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Portsmouth MP calls on government to reassess plans to scrap the vast majority of BTEC qualifications

Stephen Morgan MP has joined calls urging the Secretary of State for Education Nadhim Zahawi to make an “early reassessment” of the Department for Education’s plan to remove funding for the vast majority of applied general qualifications such as BTECs.

It comes as the #ProtectStudentChoice campaign continues to grow, a coalition of 21 organisations that represent and support students and staff in schools, colleges and universities.

In July, the Department confirmed plans to introduce a twin-track system of A levels and T levels (a new suite of technical qualifications), where most young people pursue one of these qualifications at the age of 16. As a result, funding for most BTEC qualifications will be removed.

Under current proposals, larger BTEC qualifications (equivalent in size to 2 or 3 A levels) will be scrapped if the government deems they “overlap” with A levels or T levels. But the MPs and peers call for the option to study BTECs to be retained as they “are a different type of qualification that provide a different type of educational experience – one that combines the development of skills with academic learning”.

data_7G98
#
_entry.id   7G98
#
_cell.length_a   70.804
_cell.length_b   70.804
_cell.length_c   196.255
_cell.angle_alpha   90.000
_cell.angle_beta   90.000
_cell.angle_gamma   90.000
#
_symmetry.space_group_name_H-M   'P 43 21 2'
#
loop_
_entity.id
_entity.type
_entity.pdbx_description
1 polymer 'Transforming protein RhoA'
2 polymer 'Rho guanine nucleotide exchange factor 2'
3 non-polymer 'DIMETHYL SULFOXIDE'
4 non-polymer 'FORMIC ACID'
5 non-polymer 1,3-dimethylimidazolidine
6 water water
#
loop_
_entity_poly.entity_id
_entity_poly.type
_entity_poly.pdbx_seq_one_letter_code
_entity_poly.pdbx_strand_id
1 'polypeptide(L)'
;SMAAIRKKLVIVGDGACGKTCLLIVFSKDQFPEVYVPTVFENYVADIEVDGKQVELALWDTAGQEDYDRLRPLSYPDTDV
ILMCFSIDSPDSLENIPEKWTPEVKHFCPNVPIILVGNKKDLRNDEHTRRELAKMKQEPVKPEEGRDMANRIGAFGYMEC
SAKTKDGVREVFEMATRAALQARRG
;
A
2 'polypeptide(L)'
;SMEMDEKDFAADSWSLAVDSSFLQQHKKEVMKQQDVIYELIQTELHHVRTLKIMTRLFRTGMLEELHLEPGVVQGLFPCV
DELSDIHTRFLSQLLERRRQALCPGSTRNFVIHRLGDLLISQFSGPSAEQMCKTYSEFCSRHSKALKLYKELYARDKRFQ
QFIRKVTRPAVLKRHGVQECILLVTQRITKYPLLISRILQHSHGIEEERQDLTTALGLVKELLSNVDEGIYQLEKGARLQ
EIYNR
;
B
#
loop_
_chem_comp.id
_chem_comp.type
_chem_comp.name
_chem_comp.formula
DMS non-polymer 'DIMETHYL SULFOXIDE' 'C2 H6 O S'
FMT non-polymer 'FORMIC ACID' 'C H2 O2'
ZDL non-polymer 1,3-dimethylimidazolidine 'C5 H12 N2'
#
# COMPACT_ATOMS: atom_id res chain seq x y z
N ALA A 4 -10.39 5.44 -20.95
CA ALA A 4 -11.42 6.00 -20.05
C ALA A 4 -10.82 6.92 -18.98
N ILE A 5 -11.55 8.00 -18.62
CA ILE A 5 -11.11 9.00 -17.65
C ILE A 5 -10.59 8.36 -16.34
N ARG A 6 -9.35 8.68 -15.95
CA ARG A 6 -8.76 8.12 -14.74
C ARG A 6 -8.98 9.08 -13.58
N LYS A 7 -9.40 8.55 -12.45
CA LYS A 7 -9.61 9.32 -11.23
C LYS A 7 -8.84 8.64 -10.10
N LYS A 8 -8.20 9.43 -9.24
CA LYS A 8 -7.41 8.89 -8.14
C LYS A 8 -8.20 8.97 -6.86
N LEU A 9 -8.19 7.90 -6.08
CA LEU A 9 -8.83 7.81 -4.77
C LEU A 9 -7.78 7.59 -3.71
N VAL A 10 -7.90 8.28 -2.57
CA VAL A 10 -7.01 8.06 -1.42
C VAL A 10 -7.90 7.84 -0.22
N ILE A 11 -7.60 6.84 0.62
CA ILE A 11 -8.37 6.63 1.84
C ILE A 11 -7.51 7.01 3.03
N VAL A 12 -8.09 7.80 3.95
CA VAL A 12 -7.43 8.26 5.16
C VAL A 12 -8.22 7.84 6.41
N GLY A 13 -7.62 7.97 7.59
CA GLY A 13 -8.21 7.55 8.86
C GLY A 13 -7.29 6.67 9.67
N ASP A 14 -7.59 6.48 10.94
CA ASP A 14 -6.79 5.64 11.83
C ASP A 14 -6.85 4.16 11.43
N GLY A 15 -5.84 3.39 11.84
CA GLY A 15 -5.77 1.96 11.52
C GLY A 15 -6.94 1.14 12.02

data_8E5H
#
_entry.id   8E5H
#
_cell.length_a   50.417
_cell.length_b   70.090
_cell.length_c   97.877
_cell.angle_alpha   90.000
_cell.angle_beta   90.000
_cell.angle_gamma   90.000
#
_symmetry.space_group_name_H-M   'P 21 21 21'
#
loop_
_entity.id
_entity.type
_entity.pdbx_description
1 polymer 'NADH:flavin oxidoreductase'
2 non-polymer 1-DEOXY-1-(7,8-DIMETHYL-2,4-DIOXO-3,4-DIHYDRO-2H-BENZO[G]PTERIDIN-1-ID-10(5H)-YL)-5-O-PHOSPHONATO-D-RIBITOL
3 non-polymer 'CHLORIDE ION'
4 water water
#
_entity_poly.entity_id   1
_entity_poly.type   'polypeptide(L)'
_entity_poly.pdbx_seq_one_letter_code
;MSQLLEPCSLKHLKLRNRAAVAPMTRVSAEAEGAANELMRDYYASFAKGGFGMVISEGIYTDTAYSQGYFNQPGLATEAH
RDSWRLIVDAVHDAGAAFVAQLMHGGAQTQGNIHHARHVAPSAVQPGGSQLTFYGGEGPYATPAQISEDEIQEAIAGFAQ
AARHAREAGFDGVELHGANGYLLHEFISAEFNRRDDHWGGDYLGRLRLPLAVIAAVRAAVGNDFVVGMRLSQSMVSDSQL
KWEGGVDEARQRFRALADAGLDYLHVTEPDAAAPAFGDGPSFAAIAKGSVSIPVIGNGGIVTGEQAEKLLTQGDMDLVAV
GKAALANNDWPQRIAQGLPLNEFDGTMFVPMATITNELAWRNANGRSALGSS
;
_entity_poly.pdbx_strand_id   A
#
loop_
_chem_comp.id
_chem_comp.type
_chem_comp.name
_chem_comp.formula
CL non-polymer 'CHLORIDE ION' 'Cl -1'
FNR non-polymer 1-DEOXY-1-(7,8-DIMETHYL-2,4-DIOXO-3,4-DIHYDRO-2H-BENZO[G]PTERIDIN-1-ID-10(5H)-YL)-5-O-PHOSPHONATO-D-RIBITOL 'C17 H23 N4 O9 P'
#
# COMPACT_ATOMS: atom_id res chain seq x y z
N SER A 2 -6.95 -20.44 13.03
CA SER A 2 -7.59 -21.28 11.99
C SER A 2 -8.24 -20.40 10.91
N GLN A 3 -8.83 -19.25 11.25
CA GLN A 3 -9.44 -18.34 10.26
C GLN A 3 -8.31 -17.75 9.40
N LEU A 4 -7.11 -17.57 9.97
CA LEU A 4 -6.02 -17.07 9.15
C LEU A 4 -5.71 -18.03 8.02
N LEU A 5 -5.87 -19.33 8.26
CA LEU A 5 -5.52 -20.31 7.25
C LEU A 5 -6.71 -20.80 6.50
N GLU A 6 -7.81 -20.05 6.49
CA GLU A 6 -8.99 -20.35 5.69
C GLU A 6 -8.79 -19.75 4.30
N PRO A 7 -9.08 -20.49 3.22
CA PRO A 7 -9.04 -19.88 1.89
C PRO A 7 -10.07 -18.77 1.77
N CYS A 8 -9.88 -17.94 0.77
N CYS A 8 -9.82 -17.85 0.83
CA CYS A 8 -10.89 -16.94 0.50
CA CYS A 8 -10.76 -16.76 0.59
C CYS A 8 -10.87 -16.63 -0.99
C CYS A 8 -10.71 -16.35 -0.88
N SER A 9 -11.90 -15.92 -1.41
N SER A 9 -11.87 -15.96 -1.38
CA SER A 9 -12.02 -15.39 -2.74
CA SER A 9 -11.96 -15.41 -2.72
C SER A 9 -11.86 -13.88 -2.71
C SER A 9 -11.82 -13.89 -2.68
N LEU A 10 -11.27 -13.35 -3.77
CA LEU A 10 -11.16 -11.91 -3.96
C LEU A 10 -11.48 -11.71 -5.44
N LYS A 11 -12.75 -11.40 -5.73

Recent data for participation in education, training and employment in England (end of 2019) shows that 864,304 16 to 18 year olds are studying at Level 3. The majority (55%) are studying A levels only, 19% are studying applied general qualifications such as BTECs (in some cases alongside A levels) and 4% are studying technical qualifications. Because of recent changes to Department for Education performance tables, 22% of students are categorised as studying an ‘Other Level 3’ course

The Member of Parliament for Portsmouth South, Stephen Morgan MP, said:

“The removal of BTECs represents a hammer blow for social mobility, the skills gap and the economy. BTECs serve a different purpose and should co-exist in the qualifications landscape.”

During Love our Colleges Week, it’s really important we underline the importance of and value BTECs bring to education.

“Speaking to constituents, I know how critical these qualifications can be to ensure students have the knowledge and skills they need for the future.

Government must look again and Protect Student Choice.”